(NEW YORK) — When 7-year-old Mykayla Comstock was diagnosed with leukemia in July, it was less than three days before her mother filed Oregon medical marijuana paperwork so the child could take lime-flavored capsules filled with cannabis oil.
The decision to give Mykayla the capsules came naturally to Erin Purchase, Mykayla’s mother, who believes marijuana has healing power. But doctors aren’t so sure it’s a good idea.
“The first doctor was not for it at all,” Purchase told ABC News. “Basically she blew up at us and told us to transfer to another facility.”
Their new doctor knows that Mykayla takes about a gram of cannabis oil a day — half in the morning and half at night — but doesn’t discuss it with them.
“This is our daughter,” Purchase, 25, said. “If they don’t agree with our personal choices, we’d rather they not say anything at all.”
It’s legal for a minor to enroll in the Oregon medical marijuana program as long as the child’s parent or legal guardian consents and takes responsibility as a caregiver.
And Mykayla is not alone.
There are currently four other patients enrolled in the Oregon medical marijuana program between the ages of 4 and 9, six between the ages of 10 and 14, and 41 between the ages of 15 and 17, according to the Oregon Public Health Division. Severe pain, nausea, muscle spasms and seizures are among the top conditions cited for medical marijuana use.
Mykayla first started to feel sick in May, when she developed a rash, cough and night sweats. By mid-July, doctors found a mass in her chest and diagnosed her with T-cell acute lymphoblastic leukemia a few days later. The family relocated from Pendleton, Ore. to Portland to be near Randall Children’s Hospital for treatment, which included chemotherapy.
At first, Mykayla wasn’t responding well to her treatment, and doctors said she might need a bone marrow transplant. Then she started taking the cannabis oil pills. By early August, Mykayla was in remission and the transplant was no longer necessary.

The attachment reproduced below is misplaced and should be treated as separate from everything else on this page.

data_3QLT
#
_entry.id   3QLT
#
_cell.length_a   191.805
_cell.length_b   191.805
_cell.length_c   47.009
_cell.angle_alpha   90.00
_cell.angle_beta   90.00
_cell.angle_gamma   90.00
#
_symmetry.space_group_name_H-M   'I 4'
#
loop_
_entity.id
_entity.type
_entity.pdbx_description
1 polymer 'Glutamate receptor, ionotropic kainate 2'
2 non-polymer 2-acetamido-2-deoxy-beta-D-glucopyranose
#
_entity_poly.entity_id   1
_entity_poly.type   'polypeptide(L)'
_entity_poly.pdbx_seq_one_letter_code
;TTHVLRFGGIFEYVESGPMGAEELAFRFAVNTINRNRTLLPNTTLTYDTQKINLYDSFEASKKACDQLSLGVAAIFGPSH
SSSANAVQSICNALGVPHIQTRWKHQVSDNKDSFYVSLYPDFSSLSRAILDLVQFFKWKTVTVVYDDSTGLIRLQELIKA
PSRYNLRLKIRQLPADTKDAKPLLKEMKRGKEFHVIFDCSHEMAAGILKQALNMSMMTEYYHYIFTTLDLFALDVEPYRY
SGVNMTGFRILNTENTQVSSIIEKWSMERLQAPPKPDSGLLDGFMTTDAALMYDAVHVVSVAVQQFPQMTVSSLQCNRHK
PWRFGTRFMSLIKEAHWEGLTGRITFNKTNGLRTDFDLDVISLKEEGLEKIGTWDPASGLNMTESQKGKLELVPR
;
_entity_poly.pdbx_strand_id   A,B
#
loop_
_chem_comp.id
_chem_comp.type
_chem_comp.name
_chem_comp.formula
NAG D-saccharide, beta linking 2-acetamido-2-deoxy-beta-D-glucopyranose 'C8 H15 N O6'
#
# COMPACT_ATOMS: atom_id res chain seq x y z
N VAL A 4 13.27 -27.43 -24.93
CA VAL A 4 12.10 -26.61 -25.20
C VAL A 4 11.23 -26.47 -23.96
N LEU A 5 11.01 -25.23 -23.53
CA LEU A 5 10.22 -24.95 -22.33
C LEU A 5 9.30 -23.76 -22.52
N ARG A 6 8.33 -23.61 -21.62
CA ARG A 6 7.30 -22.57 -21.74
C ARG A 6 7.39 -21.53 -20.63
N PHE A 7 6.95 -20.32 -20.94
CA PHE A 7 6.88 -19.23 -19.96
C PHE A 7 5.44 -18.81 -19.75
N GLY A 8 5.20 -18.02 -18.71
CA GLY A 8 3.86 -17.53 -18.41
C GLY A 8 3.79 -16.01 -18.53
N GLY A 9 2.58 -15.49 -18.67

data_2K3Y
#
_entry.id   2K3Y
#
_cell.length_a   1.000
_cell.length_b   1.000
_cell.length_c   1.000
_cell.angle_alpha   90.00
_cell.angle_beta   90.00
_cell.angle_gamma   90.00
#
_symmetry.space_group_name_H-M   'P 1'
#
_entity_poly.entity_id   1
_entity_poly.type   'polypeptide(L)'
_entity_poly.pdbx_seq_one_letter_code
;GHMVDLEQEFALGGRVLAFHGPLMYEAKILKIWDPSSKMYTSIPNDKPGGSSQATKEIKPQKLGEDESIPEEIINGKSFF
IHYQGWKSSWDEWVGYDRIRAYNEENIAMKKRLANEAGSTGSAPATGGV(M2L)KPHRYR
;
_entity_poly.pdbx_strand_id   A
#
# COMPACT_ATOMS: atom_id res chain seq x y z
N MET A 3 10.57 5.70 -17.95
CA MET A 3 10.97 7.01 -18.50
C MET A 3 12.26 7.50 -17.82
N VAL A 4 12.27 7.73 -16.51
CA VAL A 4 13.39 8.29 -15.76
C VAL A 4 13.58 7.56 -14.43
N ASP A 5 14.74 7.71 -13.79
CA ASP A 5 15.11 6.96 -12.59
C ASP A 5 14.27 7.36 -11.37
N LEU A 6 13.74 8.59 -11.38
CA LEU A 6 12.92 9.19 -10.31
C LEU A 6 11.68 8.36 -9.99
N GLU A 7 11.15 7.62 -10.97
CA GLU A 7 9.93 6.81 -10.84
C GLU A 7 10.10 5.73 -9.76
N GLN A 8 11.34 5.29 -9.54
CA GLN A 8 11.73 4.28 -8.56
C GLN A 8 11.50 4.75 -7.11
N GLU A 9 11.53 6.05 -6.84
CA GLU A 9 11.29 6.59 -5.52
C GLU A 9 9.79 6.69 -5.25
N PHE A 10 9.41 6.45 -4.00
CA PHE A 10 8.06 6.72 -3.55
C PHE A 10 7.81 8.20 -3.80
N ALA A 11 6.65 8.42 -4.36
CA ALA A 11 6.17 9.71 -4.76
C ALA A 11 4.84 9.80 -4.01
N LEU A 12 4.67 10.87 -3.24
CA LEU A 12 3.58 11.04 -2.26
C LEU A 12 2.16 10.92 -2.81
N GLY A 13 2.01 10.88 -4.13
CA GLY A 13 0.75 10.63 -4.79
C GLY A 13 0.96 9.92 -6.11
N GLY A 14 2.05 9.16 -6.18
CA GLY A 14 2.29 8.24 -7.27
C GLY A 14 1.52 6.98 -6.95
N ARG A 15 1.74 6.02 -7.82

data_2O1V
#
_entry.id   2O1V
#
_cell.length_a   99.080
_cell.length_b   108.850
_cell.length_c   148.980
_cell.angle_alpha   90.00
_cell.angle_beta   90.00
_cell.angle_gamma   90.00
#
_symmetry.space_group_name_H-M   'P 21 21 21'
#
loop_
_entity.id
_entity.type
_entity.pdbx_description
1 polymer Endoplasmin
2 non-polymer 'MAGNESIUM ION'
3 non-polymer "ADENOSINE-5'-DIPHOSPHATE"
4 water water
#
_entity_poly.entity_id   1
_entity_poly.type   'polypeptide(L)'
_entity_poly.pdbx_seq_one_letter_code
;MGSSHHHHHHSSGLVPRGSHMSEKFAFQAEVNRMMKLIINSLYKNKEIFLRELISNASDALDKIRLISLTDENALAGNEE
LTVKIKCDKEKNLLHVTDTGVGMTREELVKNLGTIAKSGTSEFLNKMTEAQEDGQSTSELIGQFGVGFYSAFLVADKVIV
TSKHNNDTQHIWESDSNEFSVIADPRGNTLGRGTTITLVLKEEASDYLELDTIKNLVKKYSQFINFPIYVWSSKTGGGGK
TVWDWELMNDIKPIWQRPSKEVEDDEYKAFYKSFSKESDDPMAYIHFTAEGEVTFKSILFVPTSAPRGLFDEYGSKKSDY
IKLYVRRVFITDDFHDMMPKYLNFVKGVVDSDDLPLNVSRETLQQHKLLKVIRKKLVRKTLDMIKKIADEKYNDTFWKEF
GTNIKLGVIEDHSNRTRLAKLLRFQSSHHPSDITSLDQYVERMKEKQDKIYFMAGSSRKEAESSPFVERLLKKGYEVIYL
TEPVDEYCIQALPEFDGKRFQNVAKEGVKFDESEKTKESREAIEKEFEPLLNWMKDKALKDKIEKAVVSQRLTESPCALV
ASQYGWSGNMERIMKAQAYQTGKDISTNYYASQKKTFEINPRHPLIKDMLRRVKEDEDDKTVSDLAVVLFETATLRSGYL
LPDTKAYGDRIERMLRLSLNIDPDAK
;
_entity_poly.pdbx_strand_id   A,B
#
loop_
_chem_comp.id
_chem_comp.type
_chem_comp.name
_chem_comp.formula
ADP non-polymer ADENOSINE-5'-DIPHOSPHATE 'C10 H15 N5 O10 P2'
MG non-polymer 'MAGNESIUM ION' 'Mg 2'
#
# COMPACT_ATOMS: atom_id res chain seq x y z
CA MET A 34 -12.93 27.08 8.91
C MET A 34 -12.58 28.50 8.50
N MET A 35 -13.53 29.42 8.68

“I don’t think it’s just a coincidence,” Purchase said. “I credit it with helping — at least helping — her ridding the cancer from her body.”
Purchase said she, too, uses medical marijuana. She said it has helped with her kidney and liver disease since 2010, adding, “I feel that it saved my life.”
However, Dr. Donna Seger, the executive director of the Tennessee Poison Center and a professor at Vanderbilt University, said cannabis has no effect on liver or kidney function, and is not a medicine for cancer.
“If it does anything, it decreases immunity,” she said. “It doesn’t fight cancer.”
Seger said she has several concerns about a 7-year-old taking pills filled with cannabis oil because there is little research on its long-term effects on children. Cannabis could have potentially negative effects on cognitive development in children, and little is known about regimens lasting months or years.
Purchase said she wasn’t nervous at all about prescribing pot to her daughter, but was unsure what dosage to administer. She started Mykayla with .07-grams at a time.
“It took a while to get her adjusted to it,” Purchase said. “She acted more funny when she first started taking it and after a while gained tolerance. Now, when she takes it, you can’t even tell. She’s very normal.”
But Dr. Michel Dubois, who works in NYU Langone’s Pain Management Center, is concerned about the addictive qualities of pot, as well as the 50 to 60 different chemicals contained in cannabis oil pills. He said the capsules shouldn’t be administered for more than a month or two.
Although Mykayla’s doctors told Purchase she was in remission on Aug. 6 when her blood cell counts returned to normal, Mykayla will undergo two and a half or three more years of chemotherapy so that she can one day be officially cured, Purchase said. That could mean years of more medical marijuana.
Copyright 2012 ABC News Radio